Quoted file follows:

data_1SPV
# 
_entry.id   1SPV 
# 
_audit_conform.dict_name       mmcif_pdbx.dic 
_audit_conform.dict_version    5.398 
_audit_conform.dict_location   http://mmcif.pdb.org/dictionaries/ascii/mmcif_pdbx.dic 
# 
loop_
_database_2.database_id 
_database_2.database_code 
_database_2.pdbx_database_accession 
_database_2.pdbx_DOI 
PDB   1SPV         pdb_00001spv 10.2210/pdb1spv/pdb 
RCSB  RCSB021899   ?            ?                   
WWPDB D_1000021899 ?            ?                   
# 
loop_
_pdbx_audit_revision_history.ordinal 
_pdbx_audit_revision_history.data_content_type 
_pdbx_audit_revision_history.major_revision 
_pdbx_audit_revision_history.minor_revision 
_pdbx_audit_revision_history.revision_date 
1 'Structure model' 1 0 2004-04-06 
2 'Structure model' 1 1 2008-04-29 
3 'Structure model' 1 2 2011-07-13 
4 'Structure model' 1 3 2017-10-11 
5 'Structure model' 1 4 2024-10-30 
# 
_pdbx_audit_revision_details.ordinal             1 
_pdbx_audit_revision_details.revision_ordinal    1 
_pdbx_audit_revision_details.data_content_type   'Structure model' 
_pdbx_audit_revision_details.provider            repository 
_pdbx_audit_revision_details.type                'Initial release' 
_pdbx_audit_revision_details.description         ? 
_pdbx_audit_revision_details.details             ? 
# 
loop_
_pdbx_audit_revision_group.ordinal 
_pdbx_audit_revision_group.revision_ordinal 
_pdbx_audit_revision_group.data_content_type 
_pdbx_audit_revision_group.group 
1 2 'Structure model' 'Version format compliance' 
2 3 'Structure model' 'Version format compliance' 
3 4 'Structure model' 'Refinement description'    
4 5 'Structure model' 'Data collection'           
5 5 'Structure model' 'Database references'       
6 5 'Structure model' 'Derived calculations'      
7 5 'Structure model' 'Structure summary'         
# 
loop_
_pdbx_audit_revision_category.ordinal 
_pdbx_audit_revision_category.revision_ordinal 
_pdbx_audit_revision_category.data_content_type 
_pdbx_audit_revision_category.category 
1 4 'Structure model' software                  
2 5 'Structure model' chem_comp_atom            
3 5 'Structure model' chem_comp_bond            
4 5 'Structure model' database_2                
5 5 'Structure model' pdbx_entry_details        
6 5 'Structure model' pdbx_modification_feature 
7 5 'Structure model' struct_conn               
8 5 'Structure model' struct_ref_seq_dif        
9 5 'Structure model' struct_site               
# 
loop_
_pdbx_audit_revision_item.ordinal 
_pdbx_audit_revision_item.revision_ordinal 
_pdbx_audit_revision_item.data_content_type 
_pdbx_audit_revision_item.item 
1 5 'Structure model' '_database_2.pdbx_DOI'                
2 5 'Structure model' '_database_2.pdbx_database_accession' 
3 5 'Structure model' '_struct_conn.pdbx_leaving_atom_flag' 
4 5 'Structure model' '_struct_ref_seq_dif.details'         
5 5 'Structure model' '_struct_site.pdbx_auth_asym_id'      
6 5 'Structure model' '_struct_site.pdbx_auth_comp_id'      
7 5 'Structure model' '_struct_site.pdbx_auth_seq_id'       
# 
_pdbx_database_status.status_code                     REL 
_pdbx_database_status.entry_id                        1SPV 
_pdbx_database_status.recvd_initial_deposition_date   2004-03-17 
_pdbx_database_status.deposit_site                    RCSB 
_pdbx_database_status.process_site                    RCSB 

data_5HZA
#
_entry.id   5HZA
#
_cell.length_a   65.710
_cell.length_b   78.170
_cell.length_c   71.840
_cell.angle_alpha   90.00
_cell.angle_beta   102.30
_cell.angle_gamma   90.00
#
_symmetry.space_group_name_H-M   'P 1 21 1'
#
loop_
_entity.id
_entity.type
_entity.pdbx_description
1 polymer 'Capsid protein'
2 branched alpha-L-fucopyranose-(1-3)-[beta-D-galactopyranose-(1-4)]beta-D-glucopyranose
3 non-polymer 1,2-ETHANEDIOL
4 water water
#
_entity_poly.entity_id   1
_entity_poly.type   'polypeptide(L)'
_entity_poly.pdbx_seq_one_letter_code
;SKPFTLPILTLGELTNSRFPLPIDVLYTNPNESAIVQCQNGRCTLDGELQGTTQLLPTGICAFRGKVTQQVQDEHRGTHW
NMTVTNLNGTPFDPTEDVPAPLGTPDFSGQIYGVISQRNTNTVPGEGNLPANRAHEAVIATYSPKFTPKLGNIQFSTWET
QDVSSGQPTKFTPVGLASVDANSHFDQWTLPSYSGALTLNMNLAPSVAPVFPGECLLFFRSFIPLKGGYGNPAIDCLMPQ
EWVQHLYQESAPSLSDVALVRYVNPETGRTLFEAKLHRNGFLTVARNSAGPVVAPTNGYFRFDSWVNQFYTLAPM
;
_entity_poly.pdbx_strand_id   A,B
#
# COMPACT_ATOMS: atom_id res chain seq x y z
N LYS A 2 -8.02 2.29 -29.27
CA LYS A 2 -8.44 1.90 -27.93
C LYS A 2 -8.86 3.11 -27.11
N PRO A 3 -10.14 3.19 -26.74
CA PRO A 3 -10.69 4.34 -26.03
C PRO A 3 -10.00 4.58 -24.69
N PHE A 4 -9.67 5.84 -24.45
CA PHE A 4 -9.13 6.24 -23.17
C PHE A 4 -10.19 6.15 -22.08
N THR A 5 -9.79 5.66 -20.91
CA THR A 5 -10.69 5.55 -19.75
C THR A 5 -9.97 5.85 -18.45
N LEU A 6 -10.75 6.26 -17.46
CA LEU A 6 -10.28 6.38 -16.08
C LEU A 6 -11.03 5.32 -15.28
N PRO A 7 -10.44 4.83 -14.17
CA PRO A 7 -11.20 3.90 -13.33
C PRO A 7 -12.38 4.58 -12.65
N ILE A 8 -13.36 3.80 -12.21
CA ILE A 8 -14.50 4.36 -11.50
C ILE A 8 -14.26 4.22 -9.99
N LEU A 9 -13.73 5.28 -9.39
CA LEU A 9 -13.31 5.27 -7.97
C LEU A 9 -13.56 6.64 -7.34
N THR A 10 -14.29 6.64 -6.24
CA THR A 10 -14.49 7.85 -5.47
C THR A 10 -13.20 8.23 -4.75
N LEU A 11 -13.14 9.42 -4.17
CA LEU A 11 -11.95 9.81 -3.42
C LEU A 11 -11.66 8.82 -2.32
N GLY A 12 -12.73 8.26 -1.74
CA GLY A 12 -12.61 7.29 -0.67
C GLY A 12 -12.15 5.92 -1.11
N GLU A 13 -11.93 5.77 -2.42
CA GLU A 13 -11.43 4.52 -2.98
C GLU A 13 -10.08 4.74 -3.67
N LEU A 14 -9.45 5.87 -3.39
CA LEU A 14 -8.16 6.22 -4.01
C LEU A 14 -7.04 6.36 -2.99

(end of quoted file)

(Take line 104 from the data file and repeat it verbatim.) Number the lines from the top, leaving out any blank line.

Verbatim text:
4 water water